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Garage Doors Aren’t Plain Jane Anymore

AAARemotes > News and Articles  > Garage Doors Aren’t Plain Jane Anymore

Garage Doors Aren’t Plain Jane Anymore

By First United Door Technologies

For something that has been so prominent in the design of new homes over recent years, the garage door has generally been seen as a Plain Jane. But who cared, really? It was just a two-, three- or four-car structure to house the occupants vehicles. No one expected anything so utilitarian in nature to be a thing of beauty. But that has been steadily changing since 2000, says John Jella, president of 1st United Door Technologies LLC, when an amazing trend started to gain traction in the garage-door industry.

That trend? Curb appeal. Its a phrase 1st United Door has been using for a while, and other garage-door manufacturers have since picked it up. “In the door industry, people like to refer to the garage door as the largest moving object in the home, Jella says. “In today’s home, it’s become the focal point. As the home shrinks, the garage door becomes more prevalent, particularly when it faces the street. The garage door makes up from 50 percent to 80 percent of a home’s front elevation. Viewed from the street, that’s a big part of the home. Builders haven’t traditionally spent much money on the garage door, despite its prominence or its 25- to 30-year lifespan. But that, too, is changing, Jella says, because builders are realizing that a handsome garage door has a huge impact on a homes salability.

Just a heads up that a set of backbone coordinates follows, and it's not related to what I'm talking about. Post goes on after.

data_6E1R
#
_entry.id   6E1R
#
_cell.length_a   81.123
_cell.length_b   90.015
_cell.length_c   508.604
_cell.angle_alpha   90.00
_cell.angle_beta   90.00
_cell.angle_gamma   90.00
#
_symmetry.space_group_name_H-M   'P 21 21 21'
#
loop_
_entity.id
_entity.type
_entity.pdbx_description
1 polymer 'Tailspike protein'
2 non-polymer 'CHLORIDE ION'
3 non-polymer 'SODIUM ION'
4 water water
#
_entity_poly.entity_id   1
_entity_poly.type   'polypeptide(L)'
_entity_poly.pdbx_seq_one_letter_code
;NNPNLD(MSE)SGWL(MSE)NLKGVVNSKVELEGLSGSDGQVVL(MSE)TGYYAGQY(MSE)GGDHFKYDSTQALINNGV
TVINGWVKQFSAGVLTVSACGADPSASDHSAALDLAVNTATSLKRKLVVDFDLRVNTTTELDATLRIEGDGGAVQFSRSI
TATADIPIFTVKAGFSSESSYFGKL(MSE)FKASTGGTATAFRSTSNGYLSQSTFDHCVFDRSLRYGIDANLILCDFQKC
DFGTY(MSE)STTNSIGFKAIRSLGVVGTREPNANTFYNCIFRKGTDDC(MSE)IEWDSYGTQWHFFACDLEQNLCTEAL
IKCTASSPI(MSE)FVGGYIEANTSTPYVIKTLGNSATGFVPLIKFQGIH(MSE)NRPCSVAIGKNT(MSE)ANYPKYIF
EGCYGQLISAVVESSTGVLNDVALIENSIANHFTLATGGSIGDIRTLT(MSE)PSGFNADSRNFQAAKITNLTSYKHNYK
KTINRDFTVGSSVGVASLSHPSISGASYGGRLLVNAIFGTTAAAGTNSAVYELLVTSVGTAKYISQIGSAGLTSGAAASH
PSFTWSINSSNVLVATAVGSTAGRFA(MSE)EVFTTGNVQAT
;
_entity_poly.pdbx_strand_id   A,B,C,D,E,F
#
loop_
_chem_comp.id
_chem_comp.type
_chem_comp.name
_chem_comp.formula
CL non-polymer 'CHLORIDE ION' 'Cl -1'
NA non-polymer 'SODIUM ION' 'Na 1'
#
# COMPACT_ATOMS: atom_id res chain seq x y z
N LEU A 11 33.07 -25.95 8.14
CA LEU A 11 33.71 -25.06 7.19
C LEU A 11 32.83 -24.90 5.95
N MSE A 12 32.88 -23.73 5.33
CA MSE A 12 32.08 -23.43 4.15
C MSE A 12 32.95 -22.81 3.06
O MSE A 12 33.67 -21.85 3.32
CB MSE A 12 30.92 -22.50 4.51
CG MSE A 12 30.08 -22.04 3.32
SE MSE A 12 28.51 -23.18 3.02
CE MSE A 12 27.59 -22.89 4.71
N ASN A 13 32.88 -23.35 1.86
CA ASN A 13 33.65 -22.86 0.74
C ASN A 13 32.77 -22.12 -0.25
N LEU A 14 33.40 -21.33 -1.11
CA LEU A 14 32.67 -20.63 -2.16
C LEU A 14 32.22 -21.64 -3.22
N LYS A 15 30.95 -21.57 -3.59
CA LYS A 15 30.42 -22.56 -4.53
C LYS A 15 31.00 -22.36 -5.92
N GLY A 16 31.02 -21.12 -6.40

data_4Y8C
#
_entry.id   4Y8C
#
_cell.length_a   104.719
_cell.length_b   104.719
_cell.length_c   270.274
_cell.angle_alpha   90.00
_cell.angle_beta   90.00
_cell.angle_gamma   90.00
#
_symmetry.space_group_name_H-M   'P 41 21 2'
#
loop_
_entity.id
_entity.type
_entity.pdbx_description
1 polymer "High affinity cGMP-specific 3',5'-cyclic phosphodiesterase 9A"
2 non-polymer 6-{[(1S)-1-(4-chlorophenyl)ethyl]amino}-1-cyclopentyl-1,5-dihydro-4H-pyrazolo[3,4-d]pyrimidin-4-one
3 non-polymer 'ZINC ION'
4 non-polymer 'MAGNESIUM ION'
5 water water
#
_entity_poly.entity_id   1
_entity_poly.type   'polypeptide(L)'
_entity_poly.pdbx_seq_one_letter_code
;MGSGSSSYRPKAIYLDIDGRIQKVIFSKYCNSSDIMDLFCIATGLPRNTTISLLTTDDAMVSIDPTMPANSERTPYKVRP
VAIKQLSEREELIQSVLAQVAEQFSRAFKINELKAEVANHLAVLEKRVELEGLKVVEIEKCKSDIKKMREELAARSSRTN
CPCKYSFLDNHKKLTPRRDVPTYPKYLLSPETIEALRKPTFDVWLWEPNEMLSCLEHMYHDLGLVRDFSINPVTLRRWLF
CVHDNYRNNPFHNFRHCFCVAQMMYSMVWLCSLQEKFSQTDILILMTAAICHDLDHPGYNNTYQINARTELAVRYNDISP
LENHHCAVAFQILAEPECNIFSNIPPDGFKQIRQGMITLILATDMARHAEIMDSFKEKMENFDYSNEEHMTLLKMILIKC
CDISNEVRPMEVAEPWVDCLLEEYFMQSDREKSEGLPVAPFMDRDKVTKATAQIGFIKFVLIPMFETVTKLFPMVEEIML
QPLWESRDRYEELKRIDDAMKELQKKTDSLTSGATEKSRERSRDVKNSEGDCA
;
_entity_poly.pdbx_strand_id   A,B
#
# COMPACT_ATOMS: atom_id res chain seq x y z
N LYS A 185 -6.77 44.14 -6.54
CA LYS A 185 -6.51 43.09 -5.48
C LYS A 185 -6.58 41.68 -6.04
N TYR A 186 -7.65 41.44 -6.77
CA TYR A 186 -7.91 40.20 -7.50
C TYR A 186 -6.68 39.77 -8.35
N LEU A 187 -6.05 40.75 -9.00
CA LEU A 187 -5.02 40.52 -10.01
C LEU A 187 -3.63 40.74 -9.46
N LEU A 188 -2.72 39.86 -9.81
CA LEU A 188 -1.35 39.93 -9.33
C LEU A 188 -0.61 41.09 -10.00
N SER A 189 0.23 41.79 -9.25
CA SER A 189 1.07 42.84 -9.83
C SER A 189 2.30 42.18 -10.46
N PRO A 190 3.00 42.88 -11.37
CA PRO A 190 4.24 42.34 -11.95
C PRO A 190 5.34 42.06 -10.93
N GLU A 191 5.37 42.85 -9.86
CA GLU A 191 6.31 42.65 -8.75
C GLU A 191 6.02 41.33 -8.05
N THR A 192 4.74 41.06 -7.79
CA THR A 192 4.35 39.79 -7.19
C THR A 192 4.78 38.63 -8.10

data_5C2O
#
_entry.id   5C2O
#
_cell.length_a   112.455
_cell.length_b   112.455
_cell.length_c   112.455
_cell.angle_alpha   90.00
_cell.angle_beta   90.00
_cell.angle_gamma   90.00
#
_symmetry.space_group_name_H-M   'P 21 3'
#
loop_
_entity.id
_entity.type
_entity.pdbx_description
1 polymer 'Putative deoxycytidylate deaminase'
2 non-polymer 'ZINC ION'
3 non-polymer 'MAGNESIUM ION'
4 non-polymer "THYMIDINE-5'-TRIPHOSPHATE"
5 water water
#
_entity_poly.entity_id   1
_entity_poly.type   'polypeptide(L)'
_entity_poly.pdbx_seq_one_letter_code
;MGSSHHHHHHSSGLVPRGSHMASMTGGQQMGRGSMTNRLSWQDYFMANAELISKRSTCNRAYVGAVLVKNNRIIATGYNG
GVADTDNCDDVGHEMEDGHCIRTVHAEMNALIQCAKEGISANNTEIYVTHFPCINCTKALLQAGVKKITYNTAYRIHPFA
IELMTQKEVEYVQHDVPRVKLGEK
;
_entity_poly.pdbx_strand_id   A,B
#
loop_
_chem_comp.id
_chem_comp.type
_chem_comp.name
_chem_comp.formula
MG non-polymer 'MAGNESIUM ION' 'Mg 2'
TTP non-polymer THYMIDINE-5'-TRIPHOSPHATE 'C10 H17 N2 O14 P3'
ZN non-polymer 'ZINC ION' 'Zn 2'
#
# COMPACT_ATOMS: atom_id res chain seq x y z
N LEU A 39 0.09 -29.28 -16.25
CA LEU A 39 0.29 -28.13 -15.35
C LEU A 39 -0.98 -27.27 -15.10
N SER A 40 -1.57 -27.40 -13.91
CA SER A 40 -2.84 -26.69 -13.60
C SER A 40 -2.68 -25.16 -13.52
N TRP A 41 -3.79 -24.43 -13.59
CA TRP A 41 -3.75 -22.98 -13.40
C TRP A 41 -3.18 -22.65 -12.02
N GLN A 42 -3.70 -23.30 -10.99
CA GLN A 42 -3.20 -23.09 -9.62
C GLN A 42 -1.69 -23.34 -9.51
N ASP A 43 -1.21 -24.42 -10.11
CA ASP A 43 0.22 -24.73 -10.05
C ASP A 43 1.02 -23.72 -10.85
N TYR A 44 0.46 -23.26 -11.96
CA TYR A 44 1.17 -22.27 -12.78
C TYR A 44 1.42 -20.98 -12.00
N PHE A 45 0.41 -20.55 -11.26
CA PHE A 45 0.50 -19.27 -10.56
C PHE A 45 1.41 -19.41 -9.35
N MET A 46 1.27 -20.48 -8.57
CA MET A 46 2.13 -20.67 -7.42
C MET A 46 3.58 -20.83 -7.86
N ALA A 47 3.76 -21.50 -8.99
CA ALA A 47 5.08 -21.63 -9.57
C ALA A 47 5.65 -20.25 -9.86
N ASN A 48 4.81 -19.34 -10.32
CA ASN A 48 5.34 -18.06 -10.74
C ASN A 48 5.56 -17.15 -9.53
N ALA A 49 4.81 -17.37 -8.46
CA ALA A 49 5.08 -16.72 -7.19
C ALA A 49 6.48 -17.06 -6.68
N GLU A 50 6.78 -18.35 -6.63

1st United Door originated the steel carriage house door in 2000. In the six years since, other manufacturers have jumped on the bandwagon and today the carriage house style has taken over an increasing share of sales. Further, over the next three to five years, the carriage house door will own at least 20 percent of the market.

It’s not just the individual homebuyer who wants his garage door to look more like its fronting a stable for his horse drawn carriage and a team of high steppers. Municipalities now are enacting ordinances requiring that curb appeal be incorporated into a home’s design, to beautify neighborhoods and increase home values. That means builders face a choice: Either install a garage door that meets neighborhood standards, move the garage to a side entry, or put it in the back, where it won’t be readily visible from the street. The latter two reduce the builder’s profits, Jella says, because the additional space they demand will mean he cant put as many homes in a development as he may have liked.

The base price of a steel carriage house door is typically higherroughly $1,000 compared with $400 typically spent by production builders for a garage doorbut it’s still a bargain. “There just simply isn’t another product that’s made that’s as inexpensive and that will have a bigger impact on the home, Jella says. Steven Berry, manager of residential design for Verrado in Buckeye, Ariz., says the design principals at Verrado are addressing the consumers shift away from the mass-produced home, and carriage house doors are a part of that. “Like great front-yard landscaping, good carriage door designs enrich the appearance of the home and generate tremendous value, Berry says. “If all homes on the block have them, the entire street and neighborhood become more valuable.

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